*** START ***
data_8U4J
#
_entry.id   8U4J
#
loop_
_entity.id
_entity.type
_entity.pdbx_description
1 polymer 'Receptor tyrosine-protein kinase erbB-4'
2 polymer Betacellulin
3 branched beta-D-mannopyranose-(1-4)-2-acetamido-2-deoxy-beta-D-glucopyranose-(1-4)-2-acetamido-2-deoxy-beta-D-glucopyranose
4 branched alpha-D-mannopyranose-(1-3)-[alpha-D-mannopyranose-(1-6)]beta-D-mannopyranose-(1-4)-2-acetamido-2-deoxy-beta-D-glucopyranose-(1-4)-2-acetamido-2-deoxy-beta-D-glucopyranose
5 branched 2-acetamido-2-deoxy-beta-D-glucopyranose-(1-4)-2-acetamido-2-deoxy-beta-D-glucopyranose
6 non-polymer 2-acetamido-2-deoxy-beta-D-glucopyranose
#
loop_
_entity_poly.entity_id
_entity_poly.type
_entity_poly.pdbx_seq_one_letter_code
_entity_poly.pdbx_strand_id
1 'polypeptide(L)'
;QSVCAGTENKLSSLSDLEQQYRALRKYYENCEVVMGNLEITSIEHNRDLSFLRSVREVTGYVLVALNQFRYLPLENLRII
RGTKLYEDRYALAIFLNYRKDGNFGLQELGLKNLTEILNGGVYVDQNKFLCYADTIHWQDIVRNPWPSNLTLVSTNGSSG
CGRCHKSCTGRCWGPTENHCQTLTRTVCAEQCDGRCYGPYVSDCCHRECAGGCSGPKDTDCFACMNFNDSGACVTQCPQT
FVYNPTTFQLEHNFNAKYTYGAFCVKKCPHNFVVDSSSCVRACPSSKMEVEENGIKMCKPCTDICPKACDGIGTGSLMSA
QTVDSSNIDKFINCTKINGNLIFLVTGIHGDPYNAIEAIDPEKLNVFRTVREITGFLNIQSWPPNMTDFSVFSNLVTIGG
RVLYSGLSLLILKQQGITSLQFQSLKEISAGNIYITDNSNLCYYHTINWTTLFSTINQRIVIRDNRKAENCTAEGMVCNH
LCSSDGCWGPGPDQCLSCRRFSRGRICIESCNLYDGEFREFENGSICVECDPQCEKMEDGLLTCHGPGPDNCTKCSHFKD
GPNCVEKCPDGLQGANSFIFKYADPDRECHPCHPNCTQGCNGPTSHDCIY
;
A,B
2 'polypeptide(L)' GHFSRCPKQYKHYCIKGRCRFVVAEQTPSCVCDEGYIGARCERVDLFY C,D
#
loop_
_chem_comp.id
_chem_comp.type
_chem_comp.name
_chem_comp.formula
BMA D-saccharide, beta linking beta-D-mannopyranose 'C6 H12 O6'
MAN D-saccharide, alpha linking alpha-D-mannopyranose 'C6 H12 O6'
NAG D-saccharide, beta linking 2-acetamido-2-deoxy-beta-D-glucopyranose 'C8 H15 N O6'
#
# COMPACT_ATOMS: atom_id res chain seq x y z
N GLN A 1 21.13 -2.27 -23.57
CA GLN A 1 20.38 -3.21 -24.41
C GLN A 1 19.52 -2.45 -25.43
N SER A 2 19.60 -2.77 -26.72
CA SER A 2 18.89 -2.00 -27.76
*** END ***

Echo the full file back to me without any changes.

data_8U4J
#
_entry.id   8U4J
#
loop_
_entity.id
_entity.type
_entity.pdbx_description
1 polymer 'Receptor tyrosine-protein kinase erbB-4'
2 polymer Betacellulin
3 branched beta-D-mannopyranose-(1-4)-2-acetamido-2-deoxy-beta-D-glucopyranose-(1-4)-2-acetamido-2-deoxy-beta-D-glucopyranose
4 branched alpha-D-mannopyranose-(1-3)-[alpha-D-mannopyranose-(1-6)]beta-D-mannopyranose-(1-4)-2-acetamido-2-deoxy-beta-D-glucopyranose-(1-4)-2-acetamido-2-deoxy-beta-D-glucopyranose
5 branched 2-acetamido-2-deoxy-beta-D-glucopyranose-(1-4)-2-acetamido-2-deoxy-beta-D-glucopyranose
6 non-polymer 2-acetamido-2-deoxy-beta-D-glucopyranose
#
loop_
_entity_poly.entity_id
_entity_poly.type
_entity_poly.pdbx_seq_one_letter_code
_entity_poly.pdbx_strand_id
1 'polypeptide(L)'
;QSVCAGTENKLSSLSDLEQQYRALRKYYENCEVVMGNLEITSIEHNRDLSFLRSVREVTGYVLVALNQFRYLPLENLRII
RGTKLYEDRYALAIFLNYRKDGNFGLQELGLKNLTEILNGGVYVDQNKFLCYADTIHWQDIVRNPWPSNLTLVSTNGSSG
CGRCHKSCTGRCWGPTENHCQTLTRTVCAEQCDGRCYGPYVSDCCHRECAGGCSGPKDTDCFACMNFNDSGACVTQCPQT
FVYNPTTFQLEHNFNAKYTYGAFCVKKCPHNFVVDSSSCVRACPSSKMEVEENGIKMCKPCTDICPKACDGIGTGSLMSA
QTVDSSNIDKFINCTKINGNLIFLVTGIHGDPYNAIEAIDPEKLNVFRTVREITGFLNIQSWPPNMTDFSVFSNLVTIGG
RVLYSGLSLLILKQQGITSLQFQSLKEISAGNIYITDNSNLCYYHTINWTTLFSTINQRIVIRDNRKAENCTAEGMVCNH
LCSSDGCWGPGPDQCLSCRRFSRGRICIESCNLYDGEFREFENGSICVECDPQCEKMEDGLLTCHGPGPDNCTKCSHFKD
GPNCVEKCPDGLQGANSFIFKYADPDRECHPCHPNCTQGCNGPTSHDCIY
;
A,B
2 'polypeptide(L)' GHFSRCPKQYKHYCIKGRCRFVVAEQTPSCVCDEGYIGARCERVDLFY C,D
#
loop_
_chem_comp.id
_chem_comp.type
_chem_comp.name
_chem_comp.formula
BMA D-saccharide, beta linking beta-D-mannopyranose 'C6 H12 O6'
MAN D-saccharide, alpha linking alpha-D-mannopyranose 'C6 H12 O6'
NAG D-saccharide, beta linking 2-acetamido-2-deoxy-beta-D-glucopyranose 'C8 H15 N O6'
#
# COMPACT_ATOMS: atom_id res chain seq x y z
N GLN A 1 21.13 -2.27 -23.57
CA GLN A 1 20.38 -3.21 -24.41
C GLN A 1 19.52 -2.45 -25.43
N SER A 2 19.60 -2.77 -26.72
CA SER A 2 18.89 -2.00 -27.76